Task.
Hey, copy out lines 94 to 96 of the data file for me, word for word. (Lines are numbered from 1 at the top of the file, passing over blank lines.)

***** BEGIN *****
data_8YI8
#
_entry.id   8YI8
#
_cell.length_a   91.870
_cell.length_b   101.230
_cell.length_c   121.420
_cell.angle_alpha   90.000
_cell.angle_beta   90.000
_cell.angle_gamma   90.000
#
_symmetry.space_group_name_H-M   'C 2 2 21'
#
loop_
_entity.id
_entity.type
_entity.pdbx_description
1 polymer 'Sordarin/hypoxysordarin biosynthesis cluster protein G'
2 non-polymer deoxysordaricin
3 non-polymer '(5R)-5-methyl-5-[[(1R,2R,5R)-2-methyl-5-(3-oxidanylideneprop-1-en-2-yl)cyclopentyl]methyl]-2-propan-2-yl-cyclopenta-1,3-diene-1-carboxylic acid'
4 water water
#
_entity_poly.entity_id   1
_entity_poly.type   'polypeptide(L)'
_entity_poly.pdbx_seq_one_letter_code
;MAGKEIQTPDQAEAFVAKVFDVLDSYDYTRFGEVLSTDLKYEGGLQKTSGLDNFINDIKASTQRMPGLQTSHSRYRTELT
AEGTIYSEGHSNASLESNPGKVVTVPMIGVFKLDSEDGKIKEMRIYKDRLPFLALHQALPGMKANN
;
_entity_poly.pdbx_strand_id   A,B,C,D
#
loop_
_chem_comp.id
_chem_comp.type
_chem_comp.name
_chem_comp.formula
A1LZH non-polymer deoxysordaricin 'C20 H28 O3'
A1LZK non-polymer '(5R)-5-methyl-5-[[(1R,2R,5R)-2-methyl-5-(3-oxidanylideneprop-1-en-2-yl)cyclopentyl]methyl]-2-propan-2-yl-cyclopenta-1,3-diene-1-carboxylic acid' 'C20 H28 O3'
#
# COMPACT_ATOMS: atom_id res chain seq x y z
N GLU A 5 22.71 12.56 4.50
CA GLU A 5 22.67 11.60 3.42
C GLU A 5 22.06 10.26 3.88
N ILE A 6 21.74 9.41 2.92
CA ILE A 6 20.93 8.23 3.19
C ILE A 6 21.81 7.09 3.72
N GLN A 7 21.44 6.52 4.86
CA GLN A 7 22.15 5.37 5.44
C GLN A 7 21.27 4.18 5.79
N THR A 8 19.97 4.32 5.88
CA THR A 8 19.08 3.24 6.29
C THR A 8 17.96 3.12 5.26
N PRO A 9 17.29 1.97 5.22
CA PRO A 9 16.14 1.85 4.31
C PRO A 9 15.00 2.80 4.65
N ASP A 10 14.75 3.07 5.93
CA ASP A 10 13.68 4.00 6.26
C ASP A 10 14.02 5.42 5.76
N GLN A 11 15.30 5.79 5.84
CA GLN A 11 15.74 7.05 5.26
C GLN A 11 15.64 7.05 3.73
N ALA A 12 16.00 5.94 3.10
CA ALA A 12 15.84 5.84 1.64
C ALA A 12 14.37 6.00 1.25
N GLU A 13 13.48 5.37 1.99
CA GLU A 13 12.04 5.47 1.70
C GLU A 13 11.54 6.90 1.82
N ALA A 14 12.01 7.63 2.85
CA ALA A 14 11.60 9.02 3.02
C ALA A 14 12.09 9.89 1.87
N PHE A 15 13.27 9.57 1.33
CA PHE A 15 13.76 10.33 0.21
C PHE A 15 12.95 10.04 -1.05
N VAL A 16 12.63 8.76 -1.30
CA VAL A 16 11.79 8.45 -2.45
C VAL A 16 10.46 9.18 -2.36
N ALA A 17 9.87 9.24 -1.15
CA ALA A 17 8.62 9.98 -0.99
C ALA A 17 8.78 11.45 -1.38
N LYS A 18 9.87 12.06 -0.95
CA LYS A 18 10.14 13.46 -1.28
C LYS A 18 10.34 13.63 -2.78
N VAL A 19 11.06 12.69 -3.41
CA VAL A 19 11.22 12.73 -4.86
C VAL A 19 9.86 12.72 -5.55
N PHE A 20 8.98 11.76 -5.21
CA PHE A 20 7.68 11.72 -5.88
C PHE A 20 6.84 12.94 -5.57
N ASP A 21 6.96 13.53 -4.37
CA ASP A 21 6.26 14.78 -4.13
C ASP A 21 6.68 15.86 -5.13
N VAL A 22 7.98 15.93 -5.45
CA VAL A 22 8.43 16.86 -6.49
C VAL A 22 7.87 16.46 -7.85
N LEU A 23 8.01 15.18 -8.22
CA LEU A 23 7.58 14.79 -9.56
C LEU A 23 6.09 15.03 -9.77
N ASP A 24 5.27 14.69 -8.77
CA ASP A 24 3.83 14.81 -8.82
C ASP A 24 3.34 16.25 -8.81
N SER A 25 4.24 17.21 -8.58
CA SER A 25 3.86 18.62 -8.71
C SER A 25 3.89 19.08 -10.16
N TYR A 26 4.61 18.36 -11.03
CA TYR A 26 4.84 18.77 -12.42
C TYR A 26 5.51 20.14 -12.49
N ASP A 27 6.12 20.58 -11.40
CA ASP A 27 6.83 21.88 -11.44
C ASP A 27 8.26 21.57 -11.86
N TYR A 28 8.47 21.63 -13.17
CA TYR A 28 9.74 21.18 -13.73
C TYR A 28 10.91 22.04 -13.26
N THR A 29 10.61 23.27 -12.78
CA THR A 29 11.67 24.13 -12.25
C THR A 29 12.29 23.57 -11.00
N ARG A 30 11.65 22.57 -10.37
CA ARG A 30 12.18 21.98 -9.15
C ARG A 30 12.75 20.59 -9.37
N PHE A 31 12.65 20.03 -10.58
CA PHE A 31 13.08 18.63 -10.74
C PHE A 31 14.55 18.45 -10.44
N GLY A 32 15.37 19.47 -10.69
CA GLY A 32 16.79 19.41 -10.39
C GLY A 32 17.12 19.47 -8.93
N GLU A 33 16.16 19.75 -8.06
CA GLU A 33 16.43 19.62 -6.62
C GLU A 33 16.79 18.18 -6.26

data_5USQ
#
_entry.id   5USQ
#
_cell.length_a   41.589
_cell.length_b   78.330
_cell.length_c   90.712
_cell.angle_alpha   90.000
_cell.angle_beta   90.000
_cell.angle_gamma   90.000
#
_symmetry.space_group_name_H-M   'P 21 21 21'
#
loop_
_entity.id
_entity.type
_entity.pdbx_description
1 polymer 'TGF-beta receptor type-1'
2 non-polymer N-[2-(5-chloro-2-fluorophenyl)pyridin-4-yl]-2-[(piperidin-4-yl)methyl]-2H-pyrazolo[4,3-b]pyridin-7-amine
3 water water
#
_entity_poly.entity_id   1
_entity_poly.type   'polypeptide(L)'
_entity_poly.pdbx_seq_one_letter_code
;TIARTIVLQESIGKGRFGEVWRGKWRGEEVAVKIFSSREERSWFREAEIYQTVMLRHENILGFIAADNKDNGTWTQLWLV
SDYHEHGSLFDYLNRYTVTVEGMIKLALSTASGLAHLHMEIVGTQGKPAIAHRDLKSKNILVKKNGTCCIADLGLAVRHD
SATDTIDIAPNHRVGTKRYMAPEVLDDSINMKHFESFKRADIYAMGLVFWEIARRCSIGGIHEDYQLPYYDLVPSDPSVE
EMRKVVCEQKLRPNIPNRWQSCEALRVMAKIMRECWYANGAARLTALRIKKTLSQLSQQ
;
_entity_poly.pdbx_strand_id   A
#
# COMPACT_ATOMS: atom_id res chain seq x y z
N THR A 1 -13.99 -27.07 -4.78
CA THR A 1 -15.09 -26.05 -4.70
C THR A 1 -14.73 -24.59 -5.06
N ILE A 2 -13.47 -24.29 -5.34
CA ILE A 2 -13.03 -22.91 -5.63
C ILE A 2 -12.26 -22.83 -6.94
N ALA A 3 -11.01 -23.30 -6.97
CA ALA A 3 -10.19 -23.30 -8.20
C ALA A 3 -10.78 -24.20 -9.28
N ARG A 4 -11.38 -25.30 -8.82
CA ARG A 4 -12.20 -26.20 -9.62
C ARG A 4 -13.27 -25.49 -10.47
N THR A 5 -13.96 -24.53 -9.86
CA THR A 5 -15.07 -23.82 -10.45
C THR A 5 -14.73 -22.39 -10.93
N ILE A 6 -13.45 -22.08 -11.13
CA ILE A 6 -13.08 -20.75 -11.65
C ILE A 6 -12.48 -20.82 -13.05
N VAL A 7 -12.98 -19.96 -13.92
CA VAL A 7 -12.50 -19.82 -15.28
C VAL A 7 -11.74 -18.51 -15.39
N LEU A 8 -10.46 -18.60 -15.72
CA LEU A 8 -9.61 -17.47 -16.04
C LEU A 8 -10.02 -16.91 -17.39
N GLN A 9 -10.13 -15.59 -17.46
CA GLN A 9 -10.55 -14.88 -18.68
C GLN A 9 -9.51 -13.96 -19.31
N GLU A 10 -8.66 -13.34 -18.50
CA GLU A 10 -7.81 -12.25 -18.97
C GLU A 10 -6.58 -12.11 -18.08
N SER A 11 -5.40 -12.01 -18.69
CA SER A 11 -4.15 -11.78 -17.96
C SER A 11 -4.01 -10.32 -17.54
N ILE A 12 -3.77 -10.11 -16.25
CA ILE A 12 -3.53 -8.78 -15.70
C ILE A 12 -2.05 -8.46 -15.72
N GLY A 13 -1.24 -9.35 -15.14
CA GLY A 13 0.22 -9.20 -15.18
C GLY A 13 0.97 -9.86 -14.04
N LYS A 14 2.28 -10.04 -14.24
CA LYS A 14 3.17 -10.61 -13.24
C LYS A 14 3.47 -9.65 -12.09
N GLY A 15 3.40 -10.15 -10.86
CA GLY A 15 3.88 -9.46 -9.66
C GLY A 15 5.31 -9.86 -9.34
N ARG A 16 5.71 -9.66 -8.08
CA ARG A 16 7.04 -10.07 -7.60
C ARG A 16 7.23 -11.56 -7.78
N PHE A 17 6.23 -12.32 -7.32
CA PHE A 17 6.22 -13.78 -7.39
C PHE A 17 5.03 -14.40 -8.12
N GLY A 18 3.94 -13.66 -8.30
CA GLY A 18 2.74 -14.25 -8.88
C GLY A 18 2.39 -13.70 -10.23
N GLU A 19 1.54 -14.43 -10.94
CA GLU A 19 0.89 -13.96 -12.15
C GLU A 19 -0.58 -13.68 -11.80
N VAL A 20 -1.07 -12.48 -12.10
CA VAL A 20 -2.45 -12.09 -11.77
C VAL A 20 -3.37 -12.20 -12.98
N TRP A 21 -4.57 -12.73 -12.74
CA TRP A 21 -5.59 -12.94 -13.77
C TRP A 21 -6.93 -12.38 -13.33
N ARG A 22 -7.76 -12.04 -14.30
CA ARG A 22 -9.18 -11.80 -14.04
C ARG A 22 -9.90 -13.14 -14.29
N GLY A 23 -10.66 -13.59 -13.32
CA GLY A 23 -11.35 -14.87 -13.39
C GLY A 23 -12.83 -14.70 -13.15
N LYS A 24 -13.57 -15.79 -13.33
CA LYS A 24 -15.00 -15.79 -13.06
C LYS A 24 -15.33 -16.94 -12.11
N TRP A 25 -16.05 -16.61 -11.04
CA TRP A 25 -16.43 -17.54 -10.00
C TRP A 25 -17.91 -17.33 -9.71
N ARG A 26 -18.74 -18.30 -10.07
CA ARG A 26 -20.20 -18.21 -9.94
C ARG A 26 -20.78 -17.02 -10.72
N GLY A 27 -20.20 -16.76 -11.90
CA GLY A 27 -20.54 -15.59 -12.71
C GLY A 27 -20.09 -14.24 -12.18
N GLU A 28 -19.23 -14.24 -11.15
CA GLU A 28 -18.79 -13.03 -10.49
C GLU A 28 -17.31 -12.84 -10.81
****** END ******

N LEU A 23 8.01 15.18 -8.22
CA LEU A 23 7.58 14.79 -9.56
C LEU A 23 6.09 15.03 -9.77